This only gives us some of the story. For the rest we need to run XAMPP and get it to tell us how it was compiled. In the document root E:\xampp\htdocs create a file called p.php and fill it with:

<?php phpinfo(); ?>

Next open you browser and go to:

There are several lines of importance:

PHP Version 5.4.16
Compiler MSVC9 (Visual C++ 2008)
Architecture x86
Zend Extension Build API220100525,TS,VC9
PHP Extension Build API20100525,TS,VC9

The phpinfo() confirms that Microsoft’s Visual ‘C’ version 9 (MSVC9) was used as the compiler which was built in Visual C++ 2008. The Visual C++ 2008 tells us that the Apache needs the Visual C++ Redistribution libraries to be installed. You wouldn’t be able to run Apache with out them. If may explain why XAMPP may work on a newer server but give DLL errors on an older one.

x86 is the hardware architecture and indicates that it is a 32 bit build.

Zend Extension Build and PHP Extension Build have their compiler options although in this case the only important part of this is the TS bit. I think that in some builds of PHP the TS may not exist or it might be NTS instead.

Next we have to download a new version of XDebug that will fit into our environment. So navigate to:

In the Releases section look for the version that has the compiler flags we need. We’ll start with the latest version (XDebug 2.2.3 at the time of writing). I’m using PHP version 5.4 compiled using VC9 with TS and for a 32 bit build. So I download PHP 5.4 VC9 TS (32 bit) (php_xdebug-2.2.3-5.4-vc9.dll).

There are 2 ways to install it.

  1. Rename php_xdebug-2.2.3-5.4-vc9.dll to php_xdebug.dll
  2. Stop Apache
  3. Copy php_xdebug.dll into E:\xampp\php\ext
  4. Start Apache

Windows being what it is with locking files means that you have to stop Apache before copying the DLL in to the correct place which will slightly increase the downtime. This might work better as a tested upgrade on a production system where you don’t want to touch the configuration files.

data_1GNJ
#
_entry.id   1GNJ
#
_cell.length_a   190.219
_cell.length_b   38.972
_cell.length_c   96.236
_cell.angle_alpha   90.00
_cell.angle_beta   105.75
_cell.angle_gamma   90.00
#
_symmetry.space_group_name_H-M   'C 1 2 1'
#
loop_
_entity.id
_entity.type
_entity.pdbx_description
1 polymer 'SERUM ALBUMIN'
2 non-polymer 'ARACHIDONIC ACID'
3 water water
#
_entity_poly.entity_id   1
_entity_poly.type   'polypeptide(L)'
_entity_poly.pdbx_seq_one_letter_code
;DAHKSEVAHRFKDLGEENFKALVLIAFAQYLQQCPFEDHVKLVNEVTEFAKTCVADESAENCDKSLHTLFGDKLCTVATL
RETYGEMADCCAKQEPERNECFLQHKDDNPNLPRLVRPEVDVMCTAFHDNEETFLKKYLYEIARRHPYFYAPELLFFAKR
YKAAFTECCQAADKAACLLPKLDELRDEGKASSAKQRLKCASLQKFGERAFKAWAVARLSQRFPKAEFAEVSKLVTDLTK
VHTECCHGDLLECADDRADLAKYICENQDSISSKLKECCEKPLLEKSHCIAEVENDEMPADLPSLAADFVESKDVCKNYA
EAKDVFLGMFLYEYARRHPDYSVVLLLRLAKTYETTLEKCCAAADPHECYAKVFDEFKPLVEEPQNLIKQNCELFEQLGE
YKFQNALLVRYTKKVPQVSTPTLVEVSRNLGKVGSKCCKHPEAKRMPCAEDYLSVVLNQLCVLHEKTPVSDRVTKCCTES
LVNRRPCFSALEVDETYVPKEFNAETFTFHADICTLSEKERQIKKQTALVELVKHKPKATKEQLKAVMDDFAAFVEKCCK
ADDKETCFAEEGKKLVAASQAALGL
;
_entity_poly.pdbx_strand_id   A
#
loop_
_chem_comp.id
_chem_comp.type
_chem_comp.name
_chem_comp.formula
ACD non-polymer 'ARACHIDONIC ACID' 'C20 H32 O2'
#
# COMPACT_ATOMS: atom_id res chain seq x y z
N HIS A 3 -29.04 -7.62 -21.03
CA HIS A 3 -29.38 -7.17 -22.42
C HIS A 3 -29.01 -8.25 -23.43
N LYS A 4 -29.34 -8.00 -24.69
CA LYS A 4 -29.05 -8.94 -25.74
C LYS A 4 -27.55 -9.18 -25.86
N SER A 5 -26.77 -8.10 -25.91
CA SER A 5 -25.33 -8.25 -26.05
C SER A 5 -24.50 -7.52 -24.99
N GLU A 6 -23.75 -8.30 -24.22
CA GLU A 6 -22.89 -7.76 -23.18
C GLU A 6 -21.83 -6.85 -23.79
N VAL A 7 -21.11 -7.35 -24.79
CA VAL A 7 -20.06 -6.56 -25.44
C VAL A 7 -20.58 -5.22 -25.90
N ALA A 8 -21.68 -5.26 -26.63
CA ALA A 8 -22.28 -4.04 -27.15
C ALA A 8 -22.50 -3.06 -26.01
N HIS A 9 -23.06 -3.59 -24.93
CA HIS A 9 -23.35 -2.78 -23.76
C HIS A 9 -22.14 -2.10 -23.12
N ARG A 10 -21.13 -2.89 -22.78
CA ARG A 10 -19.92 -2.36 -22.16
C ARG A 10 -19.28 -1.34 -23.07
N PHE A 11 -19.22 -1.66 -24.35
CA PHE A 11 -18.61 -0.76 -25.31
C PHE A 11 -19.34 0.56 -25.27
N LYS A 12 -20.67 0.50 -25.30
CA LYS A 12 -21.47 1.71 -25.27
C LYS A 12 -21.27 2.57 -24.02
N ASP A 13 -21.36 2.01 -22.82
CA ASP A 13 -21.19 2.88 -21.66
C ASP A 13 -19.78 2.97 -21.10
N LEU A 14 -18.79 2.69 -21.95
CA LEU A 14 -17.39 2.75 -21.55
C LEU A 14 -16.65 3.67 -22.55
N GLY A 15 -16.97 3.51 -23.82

Alternatively you can:

  1. Copy php_xdebug-2.2.3-5.4-vc9.dll into the E:\xampp\php\ext directory
  2. Edit the zend_extension line in the php.ini to point to this version.

    zend_extension = “E:\xampp\php\ext\php_xdebug-2.2.3-5.4-vc9.dll”
    xdebug.remote_enable = 1

  3. Stop Apache
  4. Start Apache

Most people choose this option because it gives you a better infrastructure for testing different versions as well as an easy rollback or upgrade path in case anything goes wrong. It also reminds you which version of XDebug you are using. The DLLs stay in place and you are only changing the configuration files. As a result there is no gap between the Apache restart.

Finally navigate to your phpinfo() page and there should be a section for XDebug.

SD card is read-only on Mac

June 11th, 2013

I spent almost half a day trying to figure out why the SD card plugged into the side of my MacBook Pro suddenly became read-only.

After wading through an awful lot of Apple forums containing “are you sure you have the SD card read-only lock in the correct position” I discovered several aspects of this problem that will hopefully save other people from pulling their hair out.

  1. The problem happens more often than not on SDHC type cards.
  2. Mac has some out-of-specification code to write to SD cards which is not compatible with other card readers.
  3. There is a fault with the onboard card reading which falsely reports that the physical read-only lock is active.
  4. It matters how you insert the SD card into the SD reader’s slot.
  5. All problems can be solved by using an external card reader.

The problem I was suffering from was that of the false positives on the SD card reader’s read-only sensor. The device file for the onboard SD card reader was /dev/disk1 so I’ll use that in the work-around procedure that follows: